The debate about liberal bias heats up. This week's standard -- but hawkish -- plot and Aaron Sorkin's public comments about Bush revive questions about how lefty the show really is, says Bruce Fretts
Martin Sheen, The West Wing
Credit: West Wing Illustration by Eric Palma

The debate about liberal bias heats up

I’ve said it before, and I’ll say it again: God bless Aaron Sorkin. The Feb. 27 episode of ”The West Wing” was a fairly standard offering, with a foreign-policy storyline (President Bartlet faces down China in a dispute over Taiwanese missile testing), a reelection-campaign storyline (Donna and Josh lobby long-distance for votes in the New Hampshire primary), and a comic-relief subplot (C.J. and Charlie engage in a war of practical jokes — is this really the best use of Allison Janney and Dule Hill?) Not a whole lot to write about here.

Meanwhile, the never media-shy Sorkin granted an interview to The New Yorker in which he backhandedly slammed President Bush — and provided me with a topic for my column! Media pitbulls like Fox News Channel’s Bill O’Reilly immediately seized on the story as evidence of Sorkin’s liberal bias. But does his show really lean to the Democratic side? (And please, readers, spare me the ”It should be called ‘The LEFT Wing’ postings — I’ve heard that one before).

First, let’s look at what Sorkin actually told The New Yorker. He claimed to support Bush ”one hundred percent” in the war on terrorism but questioned journalists’ post-Sept. 11 deification of him as a latter-day Teddy Roosevelt (”the media is waving pom-poms, and the entire country is being polite”). He excoriated fellow NBC employee Tom Brokaw for his special ”The Bush White House: Inside the Real West Wing” (”the show was a valentine to Bush”). Hmmm, media-bashing — isn’t that a great RIGHT-wing tradition?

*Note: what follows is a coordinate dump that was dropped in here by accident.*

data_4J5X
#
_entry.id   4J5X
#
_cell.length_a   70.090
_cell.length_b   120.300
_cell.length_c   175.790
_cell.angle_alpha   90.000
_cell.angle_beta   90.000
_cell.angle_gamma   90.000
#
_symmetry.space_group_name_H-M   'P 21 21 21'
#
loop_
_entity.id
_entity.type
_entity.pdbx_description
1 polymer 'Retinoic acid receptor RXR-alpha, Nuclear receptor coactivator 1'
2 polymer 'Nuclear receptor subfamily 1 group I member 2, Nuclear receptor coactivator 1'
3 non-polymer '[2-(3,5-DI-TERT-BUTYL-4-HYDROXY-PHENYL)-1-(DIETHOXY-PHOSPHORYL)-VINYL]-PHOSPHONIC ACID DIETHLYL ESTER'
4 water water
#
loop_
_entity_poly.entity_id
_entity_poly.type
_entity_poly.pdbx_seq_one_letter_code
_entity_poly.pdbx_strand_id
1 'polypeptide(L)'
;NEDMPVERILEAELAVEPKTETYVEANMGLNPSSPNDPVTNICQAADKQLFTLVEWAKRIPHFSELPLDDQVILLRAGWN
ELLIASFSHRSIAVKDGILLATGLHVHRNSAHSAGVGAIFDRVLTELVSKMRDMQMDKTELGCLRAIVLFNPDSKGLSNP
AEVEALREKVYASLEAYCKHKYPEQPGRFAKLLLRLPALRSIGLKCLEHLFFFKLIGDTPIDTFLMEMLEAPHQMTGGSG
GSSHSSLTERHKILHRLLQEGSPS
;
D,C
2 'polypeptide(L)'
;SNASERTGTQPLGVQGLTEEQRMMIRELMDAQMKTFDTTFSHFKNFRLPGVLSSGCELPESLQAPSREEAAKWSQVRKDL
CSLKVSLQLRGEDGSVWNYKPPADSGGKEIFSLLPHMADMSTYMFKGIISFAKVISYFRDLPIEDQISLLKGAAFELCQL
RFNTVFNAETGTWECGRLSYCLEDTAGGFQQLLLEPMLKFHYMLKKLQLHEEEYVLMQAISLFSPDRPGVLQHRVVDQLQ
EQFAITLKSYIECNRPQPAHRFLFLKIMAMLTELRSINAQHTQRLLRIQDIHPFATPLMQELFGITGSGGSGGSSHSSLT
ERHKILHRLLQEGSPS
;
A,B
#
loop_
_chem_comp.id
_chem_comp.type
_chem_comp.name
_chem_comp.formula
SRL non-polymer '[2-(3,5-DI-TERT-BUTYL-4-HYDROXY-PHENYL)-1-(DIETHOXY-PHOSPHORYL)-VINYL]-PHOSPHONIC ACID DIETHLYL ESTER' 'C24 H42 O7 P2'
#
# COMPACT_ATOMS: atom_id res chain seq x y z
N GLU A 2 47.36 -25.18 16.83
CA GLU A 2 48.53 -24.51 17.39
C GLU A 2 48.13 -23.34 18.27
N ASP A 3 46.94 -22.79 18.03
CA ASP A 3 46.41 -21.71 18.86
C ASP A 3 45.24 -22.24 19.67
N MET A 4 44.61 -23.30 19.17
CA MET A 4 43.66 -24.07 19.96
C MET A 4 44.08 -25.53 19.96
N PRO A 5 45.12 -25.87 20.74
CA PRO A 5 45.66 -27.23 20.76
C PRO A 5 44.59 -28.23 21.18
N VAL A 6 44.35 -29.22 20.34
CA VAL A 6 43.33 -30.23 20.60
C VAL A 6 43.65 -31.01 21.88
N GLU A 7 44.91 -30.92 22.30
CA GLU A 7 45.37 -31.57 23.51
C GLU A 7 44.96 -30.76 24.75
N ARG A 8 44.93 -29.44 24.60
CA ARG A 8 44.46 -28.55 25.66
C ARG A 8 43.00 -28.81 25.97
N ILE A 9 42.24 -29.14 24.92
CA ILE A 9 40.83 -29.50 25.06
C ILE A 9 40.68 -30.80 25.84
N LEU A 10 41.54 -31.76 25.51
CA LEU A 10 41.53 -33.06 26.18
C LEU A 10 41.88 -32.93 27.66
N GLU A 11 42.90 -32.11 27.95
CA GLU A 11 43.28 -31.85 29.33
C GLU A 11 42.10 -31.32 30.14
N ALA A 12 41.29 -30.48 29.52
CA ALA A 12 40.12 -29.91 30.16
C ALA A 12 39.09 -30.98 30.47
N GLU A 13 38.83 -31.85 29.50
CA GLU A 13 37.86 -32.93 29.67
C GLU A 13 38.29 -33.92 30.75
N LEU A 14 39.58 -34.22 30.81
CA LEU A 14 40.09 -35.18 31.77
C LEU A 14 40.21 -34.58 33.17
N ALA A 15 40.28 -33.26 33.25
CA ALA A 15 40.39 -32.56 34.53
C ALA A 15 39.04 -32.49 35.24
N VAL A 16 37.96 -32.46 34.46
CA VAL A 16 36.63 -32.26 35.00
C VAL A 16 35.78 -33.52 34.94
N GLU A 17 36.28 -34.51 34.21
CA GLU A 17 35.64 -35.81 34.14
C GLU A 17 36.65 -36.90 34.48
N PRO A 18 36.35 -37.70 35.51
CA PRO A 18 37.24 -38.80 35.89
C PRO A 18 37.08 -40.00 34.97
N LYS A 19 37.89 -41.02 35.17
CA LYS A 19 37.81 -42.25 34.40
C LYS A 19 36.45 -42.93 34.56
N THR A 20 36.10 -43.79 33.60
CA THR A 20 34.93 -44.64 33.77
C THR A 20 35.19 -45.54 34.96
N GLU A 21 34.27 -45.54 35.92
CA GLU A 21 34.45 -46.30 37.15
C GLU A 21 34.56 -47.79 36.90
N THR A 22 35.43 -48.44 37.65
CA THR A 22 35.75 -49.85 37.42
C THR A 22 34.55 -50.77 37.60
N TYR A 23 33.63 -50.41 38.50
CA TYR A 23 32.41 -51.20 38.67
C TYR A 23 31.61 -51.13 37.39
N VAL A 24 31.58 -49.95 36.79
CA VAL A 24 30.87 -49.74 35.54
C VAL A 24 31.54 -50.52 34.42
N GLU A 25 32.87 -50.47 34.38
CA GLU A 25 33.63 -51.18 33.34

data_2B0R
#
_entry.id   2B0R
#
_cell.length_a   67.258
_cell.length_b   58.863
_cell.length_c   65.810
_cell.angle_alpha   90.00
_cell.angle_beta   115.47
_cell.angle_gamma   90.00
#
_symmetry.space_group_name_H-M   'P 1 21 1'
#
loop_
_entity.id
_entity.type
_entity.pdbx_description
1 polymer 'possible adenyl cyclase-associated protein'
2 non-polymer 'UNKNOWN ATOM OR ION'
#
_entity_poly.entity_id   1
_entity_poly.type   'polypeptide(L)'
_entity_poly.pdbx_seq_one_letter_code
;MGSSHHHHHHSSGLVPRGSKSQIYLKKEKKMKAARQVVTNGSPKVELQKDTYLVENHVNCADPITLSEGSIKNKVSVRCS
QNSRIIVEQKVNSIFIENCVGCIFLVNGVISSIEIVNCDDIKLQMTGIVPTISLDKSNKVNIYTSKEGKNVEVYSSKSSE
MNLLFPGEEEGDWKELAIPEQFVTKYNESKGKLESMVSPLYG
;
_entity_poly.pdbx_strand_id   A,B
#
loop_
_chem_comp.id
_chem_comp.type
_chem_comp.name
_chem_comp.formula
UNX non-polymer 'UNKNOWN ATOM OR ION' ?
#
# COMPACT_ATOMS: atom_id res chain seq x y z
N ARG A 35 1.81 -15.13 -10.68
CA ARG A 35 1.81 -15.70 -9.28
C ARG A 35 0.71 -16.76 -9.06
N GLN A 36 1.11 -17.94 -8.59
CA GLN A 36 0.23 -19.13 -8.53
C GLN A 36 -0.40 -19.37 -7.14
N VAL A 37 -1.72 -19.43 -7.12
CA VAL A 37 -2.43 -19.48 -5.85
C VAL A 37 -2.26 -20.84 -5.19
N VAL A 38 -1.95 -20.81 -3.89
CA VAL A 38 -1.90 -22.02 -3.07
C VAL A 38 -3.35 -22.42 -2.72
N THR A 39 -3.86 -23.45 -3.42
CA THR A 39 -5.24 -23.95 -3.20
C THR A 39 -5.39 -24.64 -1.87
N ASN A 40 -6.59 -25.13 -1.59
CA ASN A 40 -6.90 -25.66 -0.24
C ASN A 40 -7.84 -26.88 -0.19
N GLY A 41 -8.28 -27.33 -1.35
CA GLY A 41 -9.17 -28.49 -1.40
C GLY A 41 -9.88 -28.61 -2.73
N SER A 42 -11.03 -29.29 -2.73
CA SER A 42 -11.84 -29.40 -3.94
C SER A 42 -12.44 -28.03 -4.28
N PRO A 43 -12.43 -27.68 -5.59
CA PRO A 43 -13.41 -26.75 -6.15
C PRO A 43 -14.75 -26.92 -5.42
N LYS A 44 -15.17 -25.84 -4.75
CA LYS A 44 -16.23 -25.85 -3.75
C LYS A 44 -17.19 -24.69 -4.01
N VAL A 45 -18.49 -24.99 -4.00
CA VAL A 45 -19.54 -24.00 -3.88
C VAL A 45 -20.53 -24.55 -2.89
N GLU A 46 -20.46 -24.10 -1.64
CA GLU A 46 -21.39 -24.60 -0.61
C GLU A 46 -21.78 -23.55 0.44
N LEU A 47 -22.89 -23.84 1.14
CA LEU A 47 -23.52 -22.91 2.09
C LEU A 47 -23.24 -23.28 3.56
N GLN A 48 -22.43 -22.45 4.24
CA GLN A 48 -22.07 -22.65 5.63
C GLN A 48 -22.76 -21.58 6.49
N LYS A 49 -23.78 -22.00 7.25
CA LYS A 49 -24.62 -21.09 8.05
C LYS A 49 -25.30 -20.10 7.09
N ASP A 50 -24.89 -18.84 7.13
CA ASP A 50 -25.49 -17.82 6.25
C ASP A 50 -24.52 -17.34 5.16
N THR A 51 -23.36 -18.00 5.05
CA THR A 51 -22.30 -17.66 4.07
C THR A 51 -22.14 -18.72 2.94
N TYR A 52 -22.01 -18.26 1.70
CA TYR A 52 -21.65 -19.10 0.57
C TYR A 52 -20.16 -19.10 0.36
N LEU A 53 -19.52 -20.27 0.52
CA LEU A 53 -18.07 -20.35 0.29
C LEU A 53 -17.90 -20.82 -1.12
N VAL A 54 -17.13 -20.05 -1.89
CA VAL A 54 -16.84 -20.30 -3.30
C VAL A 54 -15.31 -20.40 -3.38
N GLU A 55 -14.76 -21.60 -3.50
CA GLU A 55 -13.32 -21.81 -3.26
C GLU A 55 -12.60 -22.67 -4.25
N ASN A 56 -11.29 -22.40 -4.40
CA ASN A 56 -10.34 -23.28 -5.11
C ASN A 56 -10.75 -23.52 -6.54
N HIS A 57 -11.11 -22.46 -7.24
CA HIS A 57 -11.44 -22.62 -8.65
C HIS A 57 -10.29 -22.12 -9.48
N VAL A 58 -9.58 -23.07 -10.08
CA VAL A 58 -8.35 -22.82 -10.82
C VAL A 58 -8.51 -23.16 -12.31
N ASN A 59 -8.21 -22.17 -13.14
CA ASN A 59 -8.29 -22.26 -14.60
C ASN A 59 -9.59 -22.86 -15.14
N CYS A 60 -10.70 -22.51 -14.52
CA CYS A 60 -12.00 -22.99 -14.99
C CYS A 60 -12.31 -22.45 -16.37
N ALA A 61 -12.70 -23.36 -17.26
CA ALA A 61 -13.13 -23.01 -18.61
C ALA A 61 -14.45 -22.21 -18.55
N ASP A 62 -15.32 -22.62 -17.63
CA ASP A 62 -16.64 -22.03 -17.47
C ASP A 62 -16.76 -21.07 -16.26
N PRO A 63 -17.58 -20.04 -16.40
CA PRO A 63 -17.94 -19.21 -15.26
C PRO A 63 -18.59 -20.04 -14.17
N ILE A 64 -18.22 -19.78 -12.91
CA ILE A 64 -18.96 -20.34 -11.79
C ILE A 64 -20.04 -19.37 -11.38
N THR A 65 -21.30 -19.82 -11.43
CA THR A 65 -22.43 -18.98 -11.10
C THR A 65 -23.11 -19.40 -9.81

Now let’s look at the episode’s content. The Prez orders the 7th Fleet to sail towards the Taiwan Strait in a hard-line attempt to get saber-rattling China to stand down. Bartlet explains his geopolitical maneuvering while engaging Sam (Rob Lowe) and Toby (Richard Schiff) in chess matches — not the subtlest metaphor. The military gambit works, and peace is restored to the region. The fact remains that Bartlet is hardly a lily-livered pacifist. He’s a hawk who often sends troops into harm’s way, if only to provide Sorkin with tense scenes of the Commander-in-Chief sweating bullets in the Sit Room.

As the fictional election campaign heats up, however, Sorkin’s true feelings about Dubya may come through more clearly in his scripts. Bartlet’s opponent will be Florida Gov. Robert Ritchie, whom Sorkin described in The New Yorker as someone who’s ”not the sharpest tool in the box but who’s raised a lot of money and is very popular with the Republican Party.” Any resemblance to our current President is strictly intentional. That may or may not be fair, but as long as it provides more fodder for my column, I ain’t complaining.

Do you think ”The West Wing” exhibits a liberal bias?

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